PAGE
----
CLEMSON -- Tanner Smith searched for a face in the corridor leading from the locker room to the court as he prepared for his final pregame entrance at Littlejohn Coliseum last week. As Smith moved toward the court, he spotted the person he was seeking, slowed and slapped hands with his father Craig, seated in a wheelchair.
Craig Smith offered only a few words of encouragement as his son trotted past with his teammates.
The father is never quite done teaching. A former walk-on at Tennessee Tech, he had taught his son the game of basketball. Craig's health issues also taught his son empathy, urgency and courage.
Clemson's first-round ACC tournament game against Virginia Tech today in Tanner's hometown of Atlanta could be the last in his college career.
Tanner won't be a first-round draft pick and his name won't be found in the school's record book. But few Clemson players have had such perspective, few have done as much good and few have learned as much from their father.
Craig Smith was diagnosed with Stage IV non-Hodgkin's lymphoma when Tanner was 3. The cancer is in remission, but a bone marrow transplant from Craig's sister led to graft-versus-host disease, a condition that causes white blood cells to attack one's own body.
The disease prevents Craig from producing saliva or tears. He has become susceptible to infection and has a foot ailment that requires him to take intravenous medication twice a day. He can only walk short distances.
Craig had to give up his dental practice long ago. He has been in and out of hospitals for 18 years. Tanner and his mother Kathy have been there every step of the way, waiting and praying.
"Tanner was thrown in at a young age to some major issues," Craig said. "He's always been around people who have been in hospitals. I think he saw there's always a need to cheer people up. I don't know why a 9-year-old would want to do that but he did.
"He's got empathy for people."
At age 9, Tanner had to make a list of three wishes for a school assignment. His list read: to have a golden retriever, to play pro basketball and to make children with cancer smile. After seeing the list, his parents made sure Tanner received a golden retriever puppy. He is working toward a pro career overseas. And three years after writing that list, Tanner began making sick children smile by delivering bags of goodies to them in the hospital.
Ten years later, Tanner's Totes has become a non-profit charity providing care packages to critically ill children. More than 3,000 of the $70 care packages have been delivered to 45 hospitals in 25 states. The organization has been featured on ESPN.
"I just have a different perspective," Tanner said. "I have a really good feel on what life's really about … what people are going through."
Craig said his son's empathy, his selflessness, can be seen on the court, too. Smith leads Clemson with 4.1 assists per game.
"He's always tried to make his teammates better," Craig said. "I think he's kind of been unselfish to a fault."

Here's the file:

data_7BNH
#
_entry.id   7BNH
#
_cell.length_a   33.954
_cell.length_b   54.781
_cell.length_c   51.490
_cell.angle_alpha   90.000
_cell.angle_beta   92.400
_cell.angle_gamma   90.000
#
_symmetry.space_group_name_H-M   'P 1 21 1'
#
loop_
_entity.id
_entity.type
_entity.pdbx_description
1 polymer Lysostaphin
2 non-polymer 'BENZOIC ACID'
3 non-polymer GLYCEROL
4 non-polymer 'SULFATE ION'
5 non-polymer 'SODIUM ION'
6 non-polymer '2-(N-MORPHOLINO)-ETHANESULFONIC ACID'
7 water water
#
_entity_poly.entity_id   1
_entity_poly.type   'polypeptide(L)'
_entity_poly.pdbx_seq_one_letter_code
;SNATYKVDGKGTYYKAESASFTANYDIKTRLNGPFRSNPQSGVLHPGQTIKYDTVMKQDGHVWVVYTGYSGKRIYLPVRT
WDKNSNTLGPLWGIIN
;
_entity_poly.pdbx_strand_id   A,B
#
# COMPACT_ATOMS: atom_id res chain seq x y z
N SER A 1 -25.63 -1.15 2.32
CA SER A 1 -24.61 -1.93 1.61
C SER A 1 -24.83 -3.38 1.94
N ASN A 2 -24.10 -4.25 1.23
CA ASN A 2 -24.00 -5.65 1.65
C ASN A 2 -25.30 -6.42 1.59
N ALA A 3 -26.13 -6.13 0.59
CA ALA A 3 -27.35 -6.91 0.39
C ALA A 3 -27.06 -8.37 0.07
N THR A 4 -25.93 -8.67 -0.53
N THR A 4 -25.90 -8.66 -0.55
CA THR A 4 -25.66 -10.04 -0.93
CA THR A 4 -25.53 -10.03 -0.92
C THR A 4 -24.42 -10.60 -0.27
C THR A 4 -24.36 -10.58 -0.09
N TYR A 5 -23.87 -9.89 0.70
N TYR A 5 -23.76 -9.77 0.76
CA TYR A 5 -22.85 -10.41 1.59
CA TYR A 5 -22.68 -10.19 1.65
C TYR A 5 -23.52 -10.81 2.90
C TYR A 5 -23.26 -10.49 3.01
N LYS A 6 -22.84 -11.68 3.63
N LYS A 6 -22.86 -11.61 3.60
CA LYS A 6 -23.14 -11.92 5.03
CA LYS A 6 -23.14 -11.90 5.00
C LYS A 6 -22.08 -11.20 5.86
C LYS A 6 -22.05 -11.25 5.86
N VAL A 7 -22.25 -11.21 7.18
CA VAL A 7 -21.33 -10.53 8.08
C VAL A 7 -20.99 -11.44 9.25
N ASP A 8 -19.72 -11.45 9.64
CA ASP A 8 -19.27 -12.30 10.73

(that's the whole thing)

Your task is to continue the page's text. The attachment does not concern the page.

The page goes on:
Craig Smith's illness brought him and Tanner closer.
When Tanner was in high school, he witnessed his father struggle through a daily regimen that included wrapping new bandages around sores on his feet and taking a constant diet of antibiotics. During that time, the two of them talked and watched car chase shows on television.
"I think very few fathers and sons have that. My dad was always home when I got home because he had to work out of the house," Tanner Smith said. "Any time I had a problem or something good to tell him, he was there."
As his Tanner's Totes program expanded, Smith saw more and more critically ill children as he visited hospitals to deliver care packages. The experiences stuck with him.
"It comes from seeing my dad, from little kids struggling," Smith said. "It's the most cliche thing, but you don't realize how great it is, you don't appreciate things until they are gone."
Tanner vowed to take nothing for granted.
He kept working on his ball-handling and jump shot. As a ninth grader, he earned playing time on the varsity team. As his height reached 6-5, colleges began to call.
"I still remember the day William & Mary called and offered a scholarship," Craig said. "We were jumping up and down around the house and (the offers) kept coming."
Tanner's drive was always present. It's what intrigued former Clemson coach Oliver Purnell, who signed Smith in 2008.
Clemson coach Brad Brownell had a meeting with Smith at the end of last season. Brownell told Smith to take 1,000 jump shots a day last summer. He had to improve his agility and strength. They both knew Smith must become a better player if Clemson was going to be competitive this season. They knew the urgency.
The result is a player who is on the cusp of becoming the first in program history to average 10 points (11.1), five rebounds (5.0) and four assists (4.1) in a season, helping Clemson to beat expectations with an 8-8 mark in the ACC.
But Tanner isn't ready for it to end.
"I think the best lesson my dad ever taught me was one he never meant," Tanner said. "That was perseverance."
Notice about comments:
The Post and Courier is pleased to offer readers the enhanced ability to comment on stories. Some of the comments may be reprinted elsewhere in the site or in the newspaper. We ask that you refrain from profanity, hate speech, personal comments and remarks that are off point.